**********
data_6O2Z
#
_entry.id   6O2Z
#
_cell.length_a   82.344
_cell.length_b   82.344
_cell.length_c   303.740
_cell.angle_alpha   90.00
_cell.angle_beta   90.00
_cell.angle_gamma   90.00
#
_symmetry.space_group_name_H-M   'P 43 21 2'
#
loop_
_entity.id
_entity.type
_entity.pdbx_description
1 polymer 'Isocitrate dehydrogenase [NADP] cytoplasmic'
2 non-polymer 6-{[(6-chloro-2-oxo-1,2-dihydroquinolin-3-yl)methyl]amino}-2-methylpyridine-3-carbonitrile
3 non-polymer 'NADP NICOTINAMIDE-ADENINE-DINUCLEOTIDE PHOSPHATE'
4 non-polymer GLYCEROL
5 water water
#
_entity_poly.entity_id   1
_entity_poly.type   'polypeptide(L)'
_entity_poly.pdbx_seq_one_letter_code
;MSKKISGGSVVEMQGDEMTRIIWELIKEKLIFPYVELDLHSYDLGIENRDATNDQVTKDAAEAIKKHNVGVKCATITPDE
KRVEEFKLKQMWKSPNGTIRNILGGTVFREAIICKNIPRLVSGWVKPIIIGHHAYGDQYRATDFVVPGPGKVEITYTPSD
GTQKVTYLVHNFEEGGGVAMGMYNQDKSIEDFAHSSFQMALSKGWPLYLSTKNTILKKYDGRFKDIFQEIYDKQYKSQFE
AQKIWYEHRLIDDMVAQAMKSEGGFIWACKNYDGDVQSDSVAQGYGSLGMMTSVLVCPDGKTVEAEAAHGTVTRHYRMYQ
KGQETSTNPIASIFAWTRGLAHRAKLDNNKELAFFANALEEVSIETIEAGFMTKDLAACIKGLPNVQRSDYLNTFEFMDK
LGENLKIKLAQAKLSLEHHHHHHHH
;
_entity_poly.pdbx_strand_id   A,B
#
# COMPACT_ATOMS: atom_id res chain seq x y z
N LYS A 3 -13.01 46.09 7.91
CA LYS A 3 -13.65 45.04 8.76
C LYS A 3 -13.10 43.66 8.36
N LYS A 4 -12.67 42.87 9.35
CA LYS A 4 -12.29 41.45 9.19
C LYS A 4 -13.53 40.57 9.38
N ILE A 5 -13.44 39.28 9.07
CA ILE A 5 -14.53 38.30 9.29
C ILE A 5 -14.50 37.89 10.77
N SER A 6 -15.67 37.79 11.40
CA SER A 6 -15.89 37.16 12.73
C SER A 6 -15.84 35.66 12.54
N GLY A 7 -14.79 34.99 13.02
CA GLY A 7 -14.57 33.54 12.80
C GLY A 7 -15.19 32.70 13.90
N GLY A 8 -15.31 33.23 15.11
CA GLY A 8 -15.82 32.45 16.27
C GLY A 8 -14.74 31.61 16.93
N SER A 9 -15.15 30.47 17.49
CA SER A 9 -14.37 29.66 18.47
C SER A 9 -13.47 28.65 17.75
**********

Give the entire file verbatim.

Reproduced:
data_6O2Z
#
_entry.id   6O2Z
#
_cell.length_a   82.344
_cell.length_b   82.344
_cell.length_c   303.740
_cell.angle_alpha   90.00
_cell.angle_beta   90.00
_cell.angle_gamma   90.00
#
_symmetry.space_group_name_H-M   'P 43 21 2'
#
loop_
_entity.id
_entity.type
_entity.pdbx_description
1 polymer 'Isocitrate dehydrogenase [NADP] cytoplasmic'
2 non-polymer 6-{[(6-chloro-2-oxo-1,2-dihydroquinolin-3-yl)methyl]amino}-2-methylpyridine-3-carbonitrile
3 non-polymer 'NADP NICOTINAMIDE-ADENINE-DINUCLEOTIDE PHOSPHATE'
4 non-polymer GLYCEROL
5 water water
#
_entity_poly.entity_id   1
_entity_poly.type   'polypeptide(L)'
_entity_poly.pdbx_seq_one_letter_code
;MSKKISGGSVVEMQGDEMTRIIWELIKEKLIFPYVELDLHSYDLGIENRDATNDQVTKDAAEAIKKHNVGVKCATITPDE
KRVEEFKLKQMWKSPNGTIRNILGGTVFREAIICKNIPRLVSGWVKPIIIGHHAYGDQYRATDFVVPGPGKVEITYTPSD
GTQKVTYLVHNFEEGGGVAMGMYNQDKSIEDFAHSSFQMALSKGWPLYLSTKNTILKKYDGRFKDIFQEIYDKQYKSQFE
AQKIWYEHRLIDDMVAQAMKSEGGFIWACKNYDGDVQSDSVAQGYGSLGMMTSVLVCPDGKTVEAEAAHGTVTRHYRMYQ
KGQETSTNPIASIFAWTRGLAHRAKLDNNKELAFFANALEEVSIETIEAGFMTKDLAACIKGLPNVQRSDYLNTFEFMDK
LGENLKIKLAQAKLSLEHHHHHHHH
;
_entity_poly.pdbx_strand_id   A,B
#
# COMPACT_ATOMS: atom_id res chain seq x y z
N LYS A 3 -13.01 46.09 7.91
CA LYS A 3 -13.65 45.04 8.76
C LYS A 3 -13.10 43.66 8.36
N LYS A 4 -12.67 42.87 9.35
CA LYS A 4 -12.29 41.45 9.19
C LYS A 4 -13.53 40.57 9.38
N ILE A 5 -13.44 39.28 9.07
CA ILE A 5 -14.53 38.30 9.29
C ILE A 5 -14.50 37.89 10.77
N SER A 6 -15.67 37.79 11.40
CA SER A 6 -15.89 37.16 12.73
C SER A 6 -15.84 35.66 12.54
N GLY A 7 -14.79 34.99 13.02
CA GLY A 7 -14.57 33.54 12.80
C GLY A 7 -15.19 32.70 13.90
N GLY A 8 -15.31 33.23 15.11
CA GLY A 8 -15.82 32.45 16.27
C GLY A 8 -14.74 31.61 16.93
N SER A 9 -15.15 30.47 17.49
CA SER A 9 -14.37 29.66 18.47
C SER A 9 -13.47 28.65 17.75